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Money health 2014: Roth IRA, a family's best friend, part 1

In the maze of financial do's and don'ts, one truth seems to have emerged. For Capital Region families, the Roth individual retirement accounts (IRAs) offer a powerful, sensible, smart way to save for the future (and in some instances, the very near future). Benefits include the ability to use this retirement vehicle also for qualified educational expenses, medical expenses, first-home purchases, and more.

There are many choices for retirement plans and the Roth IRA stands out.
Photo by Justin Sullivan/Getty Images

The Roth IRA is named for Sen. William Roth of Delaware, who was a major sponsor and advocate for IRA reform. Roth IRAs are an extension of the IRA--a tax-deferred retirement account intended to help people save for retirement. The Roth IRA was created out of an attempt to correct some of the issues with the IRA. Have a question? Get an answer from a personal finance professional now!

(And for his efforts, Sen. Roth, for whom this gift from Uncle Sam was named, lost his Senate seat the year after enactment.)

The tax advantages

  • Follow the rules and any money you put into this retirement-savings accounts grows absolutely tax free: You won't owe the government a dime as you let your savings accumulate, or when you cash out in retirement. Plus, a Roth IRA is more flexible than a 401(k) and other retirement plans because you can invest it in almost whatever you want, from stocks and mutual funds to bonds and real estate.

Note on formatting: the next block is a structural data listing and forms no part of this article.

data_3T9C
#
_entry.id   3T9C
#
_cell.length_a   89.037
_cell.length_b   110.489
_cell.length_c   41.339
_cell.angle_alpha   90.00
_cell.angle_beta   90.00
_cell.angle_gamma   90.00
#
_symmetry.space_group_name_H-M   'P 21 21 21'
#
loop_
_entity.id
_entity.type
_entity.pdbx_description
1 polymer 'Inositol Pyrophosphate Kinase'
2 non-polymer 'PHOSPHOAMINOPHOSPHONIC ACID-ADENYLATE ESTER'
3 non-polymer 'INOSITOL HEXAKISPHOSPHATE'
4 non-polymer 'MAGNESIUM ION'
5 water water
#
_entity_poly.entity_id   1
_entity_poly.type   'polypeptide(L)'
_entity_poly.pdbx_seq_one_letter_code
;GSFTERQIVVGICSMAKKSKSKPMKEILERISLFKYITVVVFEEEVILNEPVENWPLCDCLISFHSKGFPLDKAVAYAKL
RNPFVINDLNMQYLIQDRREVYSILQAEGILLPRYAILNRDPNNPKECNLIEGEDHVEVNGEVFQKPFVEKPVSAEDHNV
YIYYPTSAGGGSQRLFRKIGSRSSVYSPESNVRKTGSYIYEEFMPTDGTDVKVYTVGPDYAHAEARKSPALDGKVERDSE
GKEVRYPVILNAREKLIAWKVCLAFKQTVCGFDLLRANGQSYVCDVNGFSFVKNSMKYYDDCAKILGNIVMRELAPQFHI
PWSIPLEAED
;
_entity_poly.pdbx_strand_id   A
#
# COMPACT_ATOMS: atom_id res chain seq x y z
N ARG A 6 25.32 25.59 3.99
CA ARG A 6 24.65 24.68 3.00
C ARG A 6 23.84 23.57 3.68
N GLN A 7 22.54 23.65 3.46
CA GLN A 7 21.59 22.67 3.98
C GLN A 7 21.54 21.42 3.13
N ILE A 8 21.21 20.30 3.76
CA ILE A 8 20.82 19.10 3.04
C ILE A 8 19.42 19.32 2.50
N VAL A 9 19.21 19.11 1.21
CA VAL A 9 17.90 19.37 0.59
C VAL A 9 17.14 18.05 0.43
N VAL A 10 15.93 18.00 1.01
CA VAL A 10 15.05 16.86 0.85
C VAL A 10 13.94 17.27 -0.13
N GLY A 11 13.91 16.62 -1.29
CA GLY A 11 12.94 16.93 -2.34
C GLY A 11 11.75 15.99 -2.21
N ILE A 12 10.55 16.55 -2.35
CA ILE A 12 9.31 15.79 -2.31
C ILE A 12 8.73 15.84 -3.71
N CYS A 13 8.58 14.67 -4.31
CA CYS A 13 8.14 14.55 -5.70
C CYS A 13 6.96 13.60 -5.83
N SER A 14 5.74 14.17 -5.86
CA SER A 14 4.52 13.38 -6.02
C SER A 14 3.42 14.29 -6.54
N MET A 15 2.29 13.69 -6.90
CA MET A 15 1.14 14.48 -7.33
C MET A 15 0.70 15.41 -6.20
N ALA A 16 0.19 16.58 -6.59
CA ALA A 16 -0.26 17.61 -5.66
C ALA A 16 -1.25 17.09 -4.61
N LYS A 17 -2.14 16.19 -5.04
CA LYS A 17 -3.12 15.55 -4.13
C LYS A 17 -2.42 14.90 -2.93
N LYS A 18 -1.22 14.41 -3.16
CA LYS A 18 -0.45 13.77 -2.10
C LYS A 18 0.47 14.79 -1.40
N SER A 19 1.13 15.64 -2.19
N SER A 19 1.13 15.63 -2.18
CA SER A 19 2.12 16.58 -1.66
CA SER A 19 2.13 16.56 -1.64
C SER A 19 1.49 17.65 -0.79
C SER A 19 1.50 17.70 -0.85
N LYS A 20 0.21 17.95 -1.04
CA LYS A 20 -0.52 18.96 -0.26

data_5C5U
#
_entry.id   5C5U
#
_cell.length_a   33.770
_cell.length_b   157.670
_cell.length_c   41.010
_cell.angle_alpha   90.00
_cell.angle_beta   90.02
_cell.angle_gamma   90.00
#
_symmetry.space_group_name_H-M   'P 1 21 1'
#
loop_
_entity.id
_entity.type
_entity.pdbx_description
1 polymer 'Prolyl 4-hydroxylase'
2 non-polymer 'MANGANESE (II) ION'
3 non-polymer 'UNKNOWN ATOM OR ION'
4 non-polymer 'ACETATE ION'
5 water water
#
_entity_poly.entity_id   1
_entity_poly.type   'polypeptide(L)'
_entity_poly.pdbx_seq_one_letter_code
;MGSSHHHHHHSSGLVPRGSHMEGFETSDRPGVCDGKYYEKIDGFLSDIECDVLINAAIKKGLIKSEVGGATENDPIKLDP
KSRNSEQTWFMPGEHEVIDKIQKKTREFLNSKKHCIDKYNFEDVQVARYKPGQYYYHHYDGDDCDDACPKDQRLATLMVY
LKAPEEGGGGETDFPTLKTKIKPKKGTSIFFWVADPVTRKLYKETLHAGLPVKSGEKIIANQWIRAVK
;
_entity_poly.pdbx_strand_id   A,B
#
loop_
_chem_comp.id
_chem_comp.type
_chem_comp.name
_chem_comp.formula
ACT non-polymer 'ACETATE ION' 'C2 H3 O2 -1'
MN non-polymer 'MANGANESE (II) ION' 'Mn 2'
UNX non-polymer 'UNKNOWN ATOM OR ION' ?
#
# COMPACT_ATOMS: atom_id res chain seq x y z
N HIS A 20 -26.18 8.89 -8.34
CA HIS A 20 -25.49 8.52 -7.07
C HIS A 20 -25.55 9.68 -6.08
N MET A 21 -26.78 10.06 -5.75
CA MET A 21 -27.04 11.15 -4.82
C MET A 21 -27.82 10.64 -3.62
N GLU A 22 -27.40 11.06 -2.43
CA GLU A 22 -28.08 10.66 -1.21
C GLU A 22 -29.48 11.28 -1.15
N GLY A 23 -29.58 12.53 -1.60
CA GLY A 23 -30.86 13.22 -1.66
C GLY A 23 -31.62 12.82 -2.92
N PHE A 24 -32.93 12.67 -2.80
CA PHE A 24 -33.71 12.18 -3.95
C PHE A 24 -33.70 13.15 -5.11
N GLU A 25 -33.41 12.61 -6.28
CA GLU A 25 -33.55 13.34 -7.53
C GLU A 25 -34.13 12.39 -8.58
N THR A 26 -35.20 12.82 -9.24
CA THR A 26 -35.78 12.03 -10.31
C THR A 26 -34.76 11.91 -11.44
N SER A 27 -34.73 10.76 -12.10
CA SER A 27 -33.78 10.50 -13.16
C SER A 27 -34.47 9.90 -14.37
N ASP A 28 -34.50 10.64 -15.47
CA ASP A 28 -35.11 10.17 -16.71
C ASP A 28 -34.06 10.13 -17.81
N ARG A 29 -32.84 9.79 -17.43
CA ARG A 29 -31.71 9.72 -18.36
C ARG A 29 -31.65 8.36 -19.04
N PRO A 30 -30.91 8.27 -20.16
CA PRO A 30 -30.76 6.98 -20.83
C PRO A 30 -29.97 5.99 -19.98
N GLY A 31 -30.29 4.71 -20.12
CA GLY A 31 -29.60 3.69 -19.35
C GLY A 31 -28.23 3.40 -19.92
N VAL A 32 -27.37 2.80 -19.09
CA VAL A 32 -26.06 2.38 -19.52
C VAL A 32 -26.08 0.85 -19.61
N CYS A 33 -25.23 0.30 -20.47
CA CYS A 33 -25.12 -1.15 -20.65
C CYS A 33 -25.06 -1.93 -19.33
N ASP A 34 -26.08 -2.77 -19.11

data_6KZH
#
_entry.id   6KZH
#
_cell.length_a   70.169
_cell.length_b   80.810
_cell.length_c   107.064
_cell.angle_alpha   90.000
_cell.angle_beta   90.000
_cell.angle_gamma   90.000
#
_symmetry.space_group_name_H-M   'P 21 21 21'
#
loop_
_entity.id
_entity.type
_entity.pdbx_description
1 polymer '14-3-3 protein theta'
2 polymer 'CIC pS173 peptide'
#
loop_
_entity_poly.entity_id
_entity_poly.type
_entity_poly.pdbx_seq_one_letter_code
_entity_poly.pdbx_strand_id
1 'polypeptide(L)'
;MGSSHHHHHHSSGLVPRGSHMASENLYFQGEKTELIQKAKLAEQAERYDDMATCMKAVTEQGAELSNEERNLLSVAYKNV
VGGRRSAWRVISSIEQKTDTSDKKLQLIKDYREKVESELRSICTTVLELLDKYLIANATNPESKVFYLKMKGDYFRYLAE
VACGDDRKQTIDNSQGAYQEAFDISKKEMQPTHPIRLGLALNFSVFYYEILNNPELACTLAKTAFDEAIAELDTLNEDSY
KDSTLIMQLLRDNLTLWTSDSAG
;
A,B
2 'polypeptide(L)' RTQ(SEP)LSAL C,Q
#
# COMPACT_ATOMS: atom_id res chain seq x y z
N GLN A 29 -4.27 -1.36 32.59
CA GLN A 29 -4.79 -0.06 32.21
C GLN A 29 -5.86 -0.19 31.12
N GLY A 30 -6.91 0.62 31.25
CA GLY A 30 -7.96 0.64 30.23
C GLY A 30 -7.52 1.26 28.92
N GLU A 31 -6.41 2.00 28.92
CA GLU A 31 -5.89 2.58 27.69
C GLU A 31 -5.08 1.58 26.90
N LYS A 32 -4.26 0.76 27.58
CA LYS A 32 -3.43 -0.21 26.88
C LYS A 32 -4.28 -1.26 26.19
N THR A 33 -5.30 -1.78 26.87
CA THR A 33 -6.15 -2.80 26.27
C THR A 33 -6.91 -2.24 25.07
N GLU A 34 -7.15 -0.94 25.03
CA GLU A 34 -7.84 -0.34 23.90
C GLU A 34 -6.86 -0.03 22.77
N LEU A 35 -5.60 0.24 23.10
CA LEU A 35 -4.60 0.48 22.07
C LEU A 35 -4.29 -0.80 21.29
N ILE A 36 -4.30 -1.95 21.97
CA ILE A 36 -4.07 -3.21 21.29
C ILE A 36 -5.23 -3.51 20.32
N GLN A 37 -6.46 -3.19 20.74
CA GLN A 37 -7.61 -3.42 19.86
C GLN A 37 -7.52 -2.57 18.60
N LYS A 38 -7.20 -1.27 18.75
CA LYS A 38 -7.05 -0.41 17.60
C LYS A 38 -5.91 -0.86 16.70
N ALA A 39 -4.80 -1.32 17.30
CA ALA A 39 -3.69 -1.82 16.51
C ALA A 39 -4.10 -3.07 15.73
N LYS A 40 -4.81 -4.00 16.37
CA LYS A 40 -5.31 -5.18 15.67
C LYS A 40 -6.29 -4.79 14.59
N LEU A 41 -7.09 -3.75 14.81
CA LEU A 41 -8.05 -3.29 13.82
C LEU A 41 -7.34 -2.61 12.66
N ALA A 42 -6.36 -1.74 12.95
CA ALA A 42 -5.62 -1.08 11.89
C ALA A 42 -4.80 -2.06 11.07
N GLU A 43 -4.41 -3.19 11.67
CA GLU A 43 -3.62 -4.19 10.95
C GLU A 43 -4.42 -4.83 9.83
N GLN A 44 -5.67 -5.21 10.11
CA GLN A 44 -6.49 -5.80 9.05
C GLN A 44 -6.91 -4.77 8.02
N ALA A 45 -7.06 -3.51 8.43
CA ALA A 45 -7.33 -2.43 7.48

• The idea of saving on your taxes may seem a bit obscure, but it really can pay off big. If a 25-year-old contributes $5,000 each year until she retires and makes an average annual return of 8% on her investment, she'll have $1.4 million saved by the time she retires at age 65. And the money is all hers — she won't have to give the IRS a cent of it if she waits until retirement to withdraw the money.
  • Some premature withdrawals (before age 59 1/2) as mentioned, are permitted for qualified educational expenses, medical expenses, first-home purchases, and more. (More in subsequent columns on the Roth IRA, in this space.)

If you haven't yet opened this gift from Uncle Sam, do it now.

Dave Balog offers professional advice on money basics for families., 355-0967

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